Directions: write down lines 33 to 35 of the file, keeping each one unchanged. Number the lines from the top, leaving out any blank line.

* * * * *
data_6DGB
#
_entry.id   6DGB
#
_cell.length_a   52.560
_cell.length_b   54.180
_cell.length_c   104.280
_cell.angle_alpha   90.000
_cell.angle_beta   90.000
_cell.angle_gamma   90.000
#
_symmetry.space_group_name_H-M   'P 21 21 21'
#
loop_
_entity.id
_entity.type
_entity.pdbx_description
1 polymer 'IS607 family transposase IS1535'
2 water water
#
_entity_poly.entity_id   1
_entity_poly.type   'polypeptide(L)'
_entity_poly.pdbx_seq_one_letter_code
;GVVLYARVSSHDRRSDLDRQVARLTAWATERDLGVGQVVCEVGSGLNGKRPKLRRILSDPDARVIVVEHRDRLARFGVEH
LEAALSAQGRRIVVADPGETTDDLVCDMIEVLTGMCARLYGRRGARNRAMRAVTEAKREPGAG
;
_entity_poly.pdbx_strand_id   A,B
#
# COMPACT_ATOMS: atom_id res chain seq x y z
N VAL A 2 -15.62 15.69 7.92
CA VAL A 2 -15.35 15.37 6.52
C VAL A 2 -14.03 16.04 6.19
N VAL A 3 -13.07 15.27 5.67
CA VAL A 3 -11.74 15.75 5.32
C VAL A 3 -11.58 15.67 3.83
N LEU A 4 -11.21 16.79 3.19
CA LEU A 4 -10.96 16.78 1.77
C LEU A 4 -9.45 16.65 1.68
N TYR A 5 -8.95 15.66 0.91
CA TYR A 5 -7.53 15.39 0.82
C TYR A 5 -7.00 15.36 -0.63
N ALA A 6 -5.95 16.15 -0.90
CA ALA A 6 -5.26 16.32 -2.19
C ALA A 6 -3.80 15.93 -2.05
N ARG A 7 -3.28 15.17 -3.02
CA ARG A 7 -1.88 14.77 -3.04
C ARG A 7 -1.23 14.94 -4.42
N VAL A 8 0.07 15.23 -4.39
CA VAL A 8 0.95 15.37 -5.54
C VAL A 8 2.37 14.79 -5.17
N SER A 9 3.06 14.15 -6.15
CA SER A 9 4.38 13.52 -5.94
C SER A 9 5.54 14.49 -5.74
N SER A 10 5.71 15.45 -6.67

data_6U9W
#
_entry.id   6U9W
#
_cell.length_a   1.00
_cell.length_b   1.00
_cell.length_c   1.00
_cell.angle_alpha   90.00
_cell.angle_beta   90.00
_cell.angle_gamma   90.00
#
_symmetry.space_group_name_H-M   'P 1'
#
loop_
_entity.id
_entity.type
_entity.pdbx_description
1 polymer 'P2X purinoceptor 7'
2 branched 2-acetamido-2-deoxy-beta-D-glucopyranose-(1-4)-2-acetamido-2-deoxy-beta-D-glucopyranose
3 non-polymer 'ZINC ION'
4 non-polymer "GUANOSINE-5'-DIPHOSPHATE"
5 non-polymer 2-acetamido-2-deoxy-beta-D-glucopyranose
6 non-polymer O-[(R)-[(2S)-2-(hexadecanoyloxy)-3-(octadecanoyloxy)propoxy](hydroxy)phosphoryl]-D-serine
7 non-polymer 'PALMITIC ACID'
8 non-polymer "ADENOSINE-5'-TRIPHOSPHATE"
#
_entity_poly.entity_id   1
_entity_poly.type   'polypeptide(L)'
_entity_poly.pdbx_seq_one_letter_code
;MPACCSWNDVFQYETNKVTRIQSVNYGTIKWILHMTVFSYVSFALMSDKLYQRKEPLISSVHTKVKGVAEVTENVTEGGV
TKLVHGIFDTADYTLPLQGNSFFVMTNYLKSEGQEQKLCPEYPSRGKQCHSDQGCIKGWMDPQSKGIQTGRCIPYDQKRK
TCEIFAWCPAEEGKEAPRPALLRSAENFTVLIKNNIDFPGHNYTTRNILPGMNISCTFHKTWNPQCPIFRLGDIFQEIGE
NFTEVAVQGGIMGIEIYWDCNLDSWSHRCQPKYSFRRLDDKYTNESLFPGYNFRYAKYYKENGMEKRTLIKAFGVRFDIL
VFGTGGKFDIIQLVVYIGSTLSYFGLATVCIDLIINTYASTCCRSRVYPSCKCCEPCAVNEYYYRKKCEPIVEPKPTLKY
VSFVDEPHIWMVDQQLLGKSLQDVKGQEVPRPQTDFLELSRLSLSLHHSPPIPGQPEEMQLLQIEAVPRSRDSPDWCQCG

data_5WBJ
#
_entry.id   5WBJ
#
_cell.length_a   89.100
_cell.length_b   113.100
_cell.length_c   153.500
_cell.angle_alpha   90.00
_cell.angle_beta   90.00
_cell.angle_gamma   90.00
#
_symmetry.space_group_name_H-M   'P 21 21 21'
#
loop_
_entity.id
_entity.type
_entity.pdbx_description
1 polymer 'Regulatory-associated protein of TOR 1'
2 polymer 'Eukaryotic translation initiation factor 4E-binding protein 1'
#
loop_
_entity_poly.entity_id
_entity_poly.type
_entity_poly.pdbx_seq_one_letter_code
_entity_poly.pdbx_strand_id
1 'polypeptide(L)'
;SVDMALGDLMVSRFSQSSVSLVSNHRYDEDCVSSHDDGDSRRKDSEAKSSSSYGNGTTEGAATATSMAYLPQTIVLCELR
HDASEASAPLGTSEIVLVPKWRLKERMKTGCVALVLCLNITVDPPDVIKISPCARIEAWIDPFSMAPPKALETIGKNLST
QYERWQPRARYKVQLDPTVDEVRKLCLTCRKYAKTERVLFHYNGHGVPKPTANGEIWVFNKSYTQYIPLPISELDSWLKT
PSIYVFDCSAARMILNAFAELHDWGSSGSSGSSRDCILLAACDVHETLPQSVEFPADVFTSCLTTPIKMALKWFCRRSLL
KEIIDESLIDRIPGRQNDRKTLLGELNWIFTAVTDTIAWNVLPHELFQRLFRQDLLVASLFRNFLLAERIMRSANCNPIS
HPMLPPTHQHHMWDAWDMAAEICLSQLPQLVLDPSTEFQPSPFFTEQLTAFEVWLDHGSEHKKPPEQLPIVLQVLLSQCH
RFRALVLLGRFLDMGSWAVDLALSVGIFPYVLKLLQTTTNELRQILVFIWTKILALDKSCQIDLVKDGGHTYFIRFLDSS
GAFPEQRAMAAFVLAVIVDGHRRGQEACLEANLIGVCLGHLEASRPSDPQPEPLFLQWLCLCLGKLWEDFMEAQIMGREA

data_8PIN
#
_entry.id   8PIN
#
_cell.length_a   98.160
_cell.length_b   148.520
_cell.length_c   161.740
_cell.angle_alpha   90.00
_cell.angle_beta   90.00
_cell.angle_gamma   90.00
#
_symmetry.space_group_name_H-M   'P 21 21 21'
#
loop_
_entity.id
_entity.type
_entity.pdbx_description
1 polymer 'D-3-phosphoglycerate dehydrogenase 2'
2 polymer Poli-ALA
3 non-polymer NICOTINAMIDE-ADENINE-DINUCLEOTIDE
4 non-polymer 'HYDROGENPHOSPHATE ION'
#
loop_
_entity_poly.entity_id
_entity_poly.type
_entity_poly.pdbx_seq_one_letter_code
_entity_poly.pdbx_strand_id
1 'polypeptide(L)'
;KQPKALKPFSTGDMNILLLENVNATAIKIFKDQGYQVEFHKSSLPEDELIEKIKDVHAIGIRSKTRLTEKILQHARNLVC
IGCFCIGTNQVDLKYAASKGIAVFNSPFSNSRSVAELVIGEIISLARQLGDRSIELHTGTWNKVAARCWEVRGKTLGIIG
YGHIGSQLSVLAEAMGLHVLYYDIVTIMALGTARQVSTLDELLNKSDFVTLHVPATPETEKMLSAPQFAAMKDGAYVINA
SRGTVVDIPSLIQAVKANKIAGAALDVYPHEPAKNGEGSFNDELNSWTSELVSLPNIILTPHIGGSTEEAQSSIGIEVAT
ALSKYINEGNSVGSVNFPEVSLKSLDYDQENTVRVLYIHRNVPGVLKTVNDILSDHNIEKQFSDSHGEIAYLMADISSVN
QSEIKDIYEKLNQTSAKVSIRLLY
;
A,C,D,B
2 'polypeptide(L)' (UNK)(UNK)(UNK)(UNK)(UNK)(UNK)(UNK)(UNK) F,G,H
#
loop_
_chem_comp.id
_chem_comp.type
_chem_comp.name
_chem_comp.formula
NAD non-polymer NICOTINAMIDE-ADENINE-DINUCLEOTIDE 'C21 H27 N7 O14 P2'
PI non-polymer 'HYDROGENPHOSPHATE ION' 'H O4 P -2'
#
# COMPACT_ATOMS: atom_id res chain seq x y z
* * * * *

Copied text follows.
N VAL A 3 -13.07 15.27 5.67
CA VAL A 3 -11.74 15.75 5.32
C VAL A 3 -11.58 15.67 3.83